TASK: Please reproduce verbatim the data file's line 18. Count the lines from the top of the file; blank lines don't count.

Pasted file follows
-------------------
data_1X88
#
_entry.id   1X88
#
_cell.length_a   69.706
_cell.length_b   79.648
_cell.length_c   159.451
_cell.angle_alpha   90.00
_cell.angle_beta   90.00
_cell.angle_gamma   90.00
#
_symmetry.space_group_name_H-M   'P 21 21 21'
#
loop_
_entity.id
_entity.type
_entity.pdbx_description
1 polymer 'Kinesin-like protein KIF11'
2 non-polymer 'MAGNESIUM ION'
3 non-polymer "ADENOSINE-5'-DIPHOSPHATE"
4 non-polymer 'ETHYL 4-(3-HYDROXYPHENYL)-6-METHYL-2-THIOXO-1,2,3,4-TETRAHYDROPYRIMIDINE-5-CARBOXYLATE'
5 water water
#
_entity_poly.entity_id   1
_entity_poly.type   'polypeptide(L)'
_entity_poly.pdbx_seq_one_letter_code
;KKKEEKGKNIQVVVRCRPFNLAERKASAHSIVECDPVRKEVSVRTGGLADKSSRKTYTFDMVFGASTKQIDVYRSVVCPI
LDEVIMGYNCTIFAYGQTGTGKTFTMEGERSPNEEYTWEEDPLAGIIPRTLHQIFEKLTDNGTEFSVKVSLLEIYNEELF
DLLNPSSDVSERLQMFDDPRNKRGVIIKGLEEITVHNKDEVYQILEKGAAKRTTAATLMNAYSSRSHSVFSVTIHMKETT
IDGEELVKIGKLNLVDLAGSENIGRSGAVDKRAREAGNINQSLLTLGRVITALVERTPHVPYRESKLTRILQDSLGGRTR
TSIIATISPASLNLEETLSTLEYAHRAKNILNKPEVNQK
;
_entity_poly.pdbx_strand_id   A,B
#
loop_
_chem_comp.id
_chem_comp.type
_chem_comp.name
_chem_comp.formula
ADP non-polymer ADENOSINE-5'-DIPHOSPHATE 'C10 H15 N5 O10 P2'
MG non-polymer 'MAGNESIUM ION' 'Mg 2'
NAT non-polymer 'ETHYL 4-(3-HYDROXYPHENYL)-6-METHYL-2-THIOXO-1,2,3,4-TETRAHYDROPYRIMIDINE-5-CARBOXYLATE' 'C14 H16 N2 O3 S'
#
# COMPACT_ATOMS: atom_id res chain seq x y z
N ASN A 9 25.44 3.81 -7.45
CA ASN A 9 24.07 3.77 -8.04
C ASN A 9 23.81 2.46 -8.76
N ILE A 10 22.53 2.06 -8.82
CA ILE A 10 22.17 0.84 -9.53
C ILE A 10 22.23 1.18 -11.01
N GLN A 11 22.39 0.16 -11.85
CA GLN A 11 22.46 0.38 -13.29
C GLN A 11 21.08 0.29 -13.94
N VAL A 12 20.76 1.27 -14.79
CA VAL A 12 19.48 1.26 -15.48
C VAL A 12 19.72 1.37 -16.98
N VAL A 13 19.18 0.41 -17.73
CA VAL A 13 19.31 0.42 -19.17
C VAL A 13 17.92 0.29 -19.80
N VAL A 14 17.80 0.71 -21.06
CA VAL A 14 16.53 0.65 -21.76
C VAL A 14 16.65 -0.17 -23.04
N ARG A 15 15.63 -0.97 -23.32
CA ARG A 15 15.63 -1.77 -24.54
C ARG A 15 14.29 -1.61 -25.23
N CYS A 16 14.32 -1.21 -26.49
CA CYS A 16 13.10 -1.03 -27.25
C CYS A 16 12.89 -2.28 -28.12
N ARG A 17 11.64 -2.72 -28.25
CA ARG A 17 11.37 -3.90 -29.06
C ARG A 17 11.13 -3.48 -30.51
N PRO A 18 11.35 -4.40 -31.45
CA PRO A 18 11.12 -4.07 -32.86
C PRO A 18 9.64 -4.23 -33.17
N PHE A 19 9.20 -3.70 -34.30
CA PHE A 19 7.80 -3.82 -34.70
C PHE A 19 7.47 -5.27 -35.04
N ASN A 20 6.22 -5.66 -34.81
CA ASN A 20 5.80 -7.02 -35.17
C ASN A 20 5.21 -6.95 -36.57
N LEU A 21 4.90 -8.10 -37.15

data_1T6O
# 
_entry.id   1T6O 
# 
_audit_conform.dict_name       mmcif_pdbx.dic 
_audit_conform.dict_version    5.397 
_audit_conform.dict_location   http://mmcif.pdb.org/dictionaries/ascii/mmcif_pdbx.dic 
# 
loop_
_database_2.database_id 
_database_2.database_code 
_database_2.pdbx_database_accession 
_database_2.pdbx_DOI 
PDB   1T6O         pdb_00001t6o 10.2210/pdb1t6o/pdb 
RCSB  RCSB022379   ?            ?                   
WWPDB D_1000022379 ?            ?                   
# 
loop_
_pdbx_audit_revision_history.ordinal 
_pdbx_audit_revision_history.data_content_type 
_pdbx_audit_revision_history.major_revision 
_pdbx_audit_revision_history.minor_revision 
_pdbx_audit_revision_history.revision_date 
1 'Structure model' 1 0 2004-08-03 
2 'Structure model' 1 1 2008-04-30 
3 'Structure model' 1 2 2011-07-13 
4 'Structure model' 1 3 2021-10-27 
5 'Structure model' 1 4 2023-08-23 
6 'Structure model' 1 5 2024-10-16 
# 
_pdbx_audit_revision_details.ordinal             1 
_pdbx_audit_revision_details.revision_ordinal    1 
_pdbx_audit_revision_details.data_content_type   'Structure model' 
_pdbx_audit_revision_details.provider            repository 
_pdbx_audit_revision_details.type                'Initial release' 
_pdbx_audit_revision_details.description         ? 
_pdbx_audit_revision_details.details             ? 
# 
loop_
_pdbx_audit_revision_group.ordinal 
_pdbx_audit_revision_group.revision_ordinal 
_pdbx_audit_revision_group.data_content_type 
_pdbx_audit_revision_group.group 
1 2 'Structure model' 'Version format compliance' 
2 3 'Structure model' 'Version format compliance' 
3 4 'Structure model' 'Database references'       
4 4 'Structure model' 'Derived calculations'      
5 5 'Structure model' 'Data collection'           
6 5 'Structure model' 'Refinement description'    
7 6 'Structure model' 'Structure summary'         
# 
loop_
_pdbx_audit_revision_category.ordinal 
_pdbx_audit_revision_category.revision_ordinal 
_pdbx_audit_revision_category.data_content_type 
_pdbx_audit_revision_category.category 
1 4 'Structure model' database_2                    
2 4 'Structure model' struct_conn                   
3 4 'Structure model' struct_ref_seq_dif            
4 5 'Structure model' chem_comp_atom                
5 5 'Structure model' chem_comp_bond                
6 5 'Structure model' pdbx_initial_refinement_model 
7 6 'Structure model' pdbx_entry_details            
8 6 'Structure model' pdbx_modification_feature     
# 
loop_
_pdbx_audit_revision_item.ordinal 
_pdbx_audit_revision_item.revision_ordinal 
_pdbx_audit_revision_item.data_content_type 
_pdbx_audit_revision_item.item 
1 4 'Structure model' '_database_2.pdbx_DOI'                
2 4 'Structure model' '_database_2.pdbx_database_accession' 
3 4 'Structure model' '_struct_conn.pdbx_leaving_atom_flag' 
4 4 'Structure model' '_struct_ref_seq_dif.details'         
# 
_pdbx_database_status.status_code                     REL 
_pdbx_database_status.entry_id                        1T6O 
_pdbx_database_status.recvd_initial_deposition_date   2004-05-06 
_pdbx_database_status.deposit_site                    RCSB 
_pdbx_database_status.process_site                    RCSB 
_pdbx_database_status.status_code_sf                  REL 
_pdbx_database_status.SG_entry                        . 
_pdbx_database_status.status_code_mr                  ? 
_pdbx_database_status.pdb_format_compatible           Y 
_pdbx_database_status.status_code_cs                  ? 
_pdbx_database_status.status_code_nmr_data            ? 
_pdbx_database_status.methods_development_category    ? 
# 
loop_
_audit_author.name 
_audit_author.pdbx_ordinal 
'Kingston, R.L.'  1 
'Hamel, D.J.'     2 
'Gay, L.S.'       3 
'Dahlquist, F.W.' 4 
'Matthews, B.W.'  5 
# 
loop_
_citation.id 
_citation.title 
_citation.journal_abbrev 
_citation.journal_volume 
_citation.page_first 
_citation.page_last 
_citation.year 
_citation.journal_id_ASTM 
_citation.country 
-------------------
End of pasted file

1 polymer 'Kinesin-like protein KIF11'